I am Reducing my Predicted Life Expectancy from 91 to 81

My brain is malfunctioning. I inherited essential tremor disorder from my mom. A child of a parent with essential tremor disorder has a 50% chance of developing the disorder during their lifetime. I am 59 years old, and I think my mom was the exact same age when it developed in her, and the disorder is manifesting in the same way–my head involuntarily shakes. The disorder is a result of a mutation in a gene that causes changes in the way the cerebellum communicates with the rest of the brain, but scientists don’t yet understand the mechanism behind the miscommunication. I first noticed a feeling that my head wanted to shake a few months ago. Then, it did start to shake, but I didn’t pay attention to it until a few weeks ago when I went to the gym. They have narrow mirrors in the locker room that make me look muscular, and I like to look at myself with my shirt off. But on this occasion, I looked at my face and realized I look old…and my head was shaking. The sudden epiphany reminded me of an old episode of the tv series, Dark Shadows, when a jilted lover/doctor deliberately screwed up a cure for Barnabas’s vampirism, and he suddenly aged to 100 years old. I can’t believe how old I look. I am not upset about this development, just surprised. This is the first time anything has ever gone wrong with my body. My wife is not impressed–she has been disabled and wheelchair bound for 26 years–but I am amazed. I am human after all.

I looked in the mirror at the gym the other day and suddenly realized I look old, and my head was involuntarily shaking. I inherited essential tremor disorder from my mom.
My cerebellum is malfunctioning.

Essential tremor disorder is not a fatal condition, but there is no cure for it, though the symptoms can be treated. I reject most treatment options. Beta blockers cause light-headedness. I have to take care of a disabled person 24 hours a day, and I can’t risk being dizzy when I help transfer her into and out of her wheelchair. Anti-seizure medications and tranquilizers cause drowsiness. I might as well save a trip to the drug store and drink alcohol which I am used to. For me it takes at least 2 glasses of wine, but alcohol does stop my head from shaking. Botox injections are another treatment option, but they cause muscle weakness. Brain surgery is yet another option. Surgeons can implant a probe that interrupts signals between the cerebellum and the rest of the brain. I’d rather endure head shaking than risk expensive and hazardous brain surgery, even if it is considered a minor procedure.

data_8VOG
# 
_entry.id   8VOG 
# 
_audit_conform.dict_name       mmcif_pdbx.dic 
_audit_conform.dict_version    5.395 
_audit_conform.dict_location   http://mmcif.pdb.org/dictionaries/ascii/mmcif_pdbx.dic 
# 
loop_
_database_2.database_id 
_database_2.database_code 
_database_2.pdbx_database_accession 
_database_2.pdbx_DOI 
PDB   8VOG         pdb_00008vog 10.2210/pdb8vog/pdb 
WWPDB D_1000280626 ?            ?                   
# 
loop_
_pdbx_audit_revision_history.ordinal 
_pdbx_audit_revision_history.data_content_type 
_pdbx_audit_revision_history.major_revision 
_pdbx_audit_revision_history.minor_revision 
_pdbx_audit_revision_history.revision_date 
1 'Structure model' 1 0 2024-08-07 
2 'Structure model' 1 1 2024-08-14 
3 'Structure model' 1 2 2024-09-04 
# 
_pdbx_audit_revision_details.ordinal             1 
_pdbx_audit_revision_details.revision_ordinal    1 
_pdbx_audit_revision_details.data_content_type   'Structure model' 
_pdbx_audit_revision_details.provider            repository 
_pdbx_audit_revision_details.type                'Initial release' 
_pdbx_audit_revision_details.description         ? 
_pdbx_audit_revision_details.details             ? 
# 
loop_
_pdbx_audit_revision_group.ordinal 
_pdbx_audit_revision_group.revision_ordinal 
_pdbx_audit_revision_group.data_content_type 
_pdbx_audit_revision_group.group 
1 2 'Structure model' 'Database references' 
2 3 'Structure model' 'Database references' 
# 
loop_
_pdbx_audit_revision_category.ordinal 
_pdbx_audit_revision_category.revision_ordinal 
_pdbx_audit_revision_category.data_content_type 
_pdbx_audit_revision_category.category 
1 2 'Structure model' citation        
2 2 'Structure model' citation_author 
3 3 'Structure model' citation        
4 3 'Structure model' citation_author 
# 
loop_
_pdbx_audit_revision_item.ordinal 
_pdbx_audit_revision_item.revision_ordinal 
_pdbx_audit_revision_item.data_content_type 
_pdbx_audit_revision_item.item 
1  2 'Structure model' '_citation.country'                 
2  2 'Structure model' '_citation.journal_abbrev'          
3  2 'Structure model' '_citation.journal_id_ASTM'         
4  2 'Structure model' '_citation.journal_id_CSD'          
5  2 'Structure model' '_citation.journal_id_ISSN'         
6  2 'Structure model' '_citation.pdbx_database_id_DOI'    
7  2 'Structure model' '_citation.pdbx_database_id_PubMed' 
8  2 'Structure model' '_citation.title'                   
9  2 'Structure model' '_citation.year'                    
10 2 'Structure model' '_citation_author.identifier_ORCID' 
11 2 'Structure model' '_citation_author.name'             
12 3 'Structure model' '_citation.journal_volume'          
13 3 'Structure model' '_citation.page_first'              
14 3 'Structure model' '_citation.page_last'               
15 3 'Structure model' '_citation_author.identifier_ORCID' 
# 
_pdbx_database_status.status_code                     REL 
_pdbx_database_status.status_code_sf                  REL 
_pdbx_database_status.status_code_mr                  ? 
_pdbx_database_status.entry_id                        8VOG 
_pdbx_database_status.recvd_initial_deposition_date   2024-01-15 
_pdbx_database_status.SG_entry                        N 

The biggest concern for me is the elevated risk of developing dementia. At least 13 studies have determined essential tremor disorder is associated with a higher risk of developing dementia. My mom lived with this condition for 18 years before she did develop Alzheimer’s disease. The last 2 years of her life were simply a rapid decline into ever worsening dementia until she passed away. One study found that 25% of people with essential tremor disorder develop dementia compared to 9% of people without the disorder. I could only find 1 contradictory ongoing study. Doctors are studying people in an Arizona nursing home. Most of the dementia patients in this study never had essential tremor disorder. However, this study seems to be an outlier.

I formerly estimated that I would live to be 91 years old based on the ages of my parents, grandparents, and great-grandparents. I had great-grandparents who lived to be 98 and 92. My grandparents lived to be 90, 89, 85, and 82. My parents lived to be 84 and 79. My condition resembles my mom’s who lived to be 79, but I am physically more robust and exercise more. I think I’ll outlast her by a couple of years, unless I die of a stroke, jogging in the Georgia summertime heat on my hangover day. I am ok with dying 10 years earlier than I predicted. I wasn’t looking forward to being an octogenarian anyway. I don’t want to be a shriveled up old man who probably can’t get an erection. I don’t see the point of living if I can’t get a boner. After I die, I want to be buried in a cheap pine coffin, so paleontologists and archaeologists can dig up my bones hundreds or thousands of years from now.

References:

Janicki, S; S. Cosentae, and F. Lewis

“The Cognitive Side of Essential Tremors: What are the Therapeutic Implications?”

Ther. Adv. Dev. Disord. 6 (6) 2013

Mehto, S.

“Assessing the Relationship Between ET and Dementia”

IFFT Funded Research

Thawani, S. ; N. Shupt, and E. Louis

“Essential Tremor is Associated with Dementia”

Neurologia 73 (8) 2005

One Response to “I am Reducing my Predicted Life Expectancy from 91 to 81”

  1. Beck andd Bulow Says:

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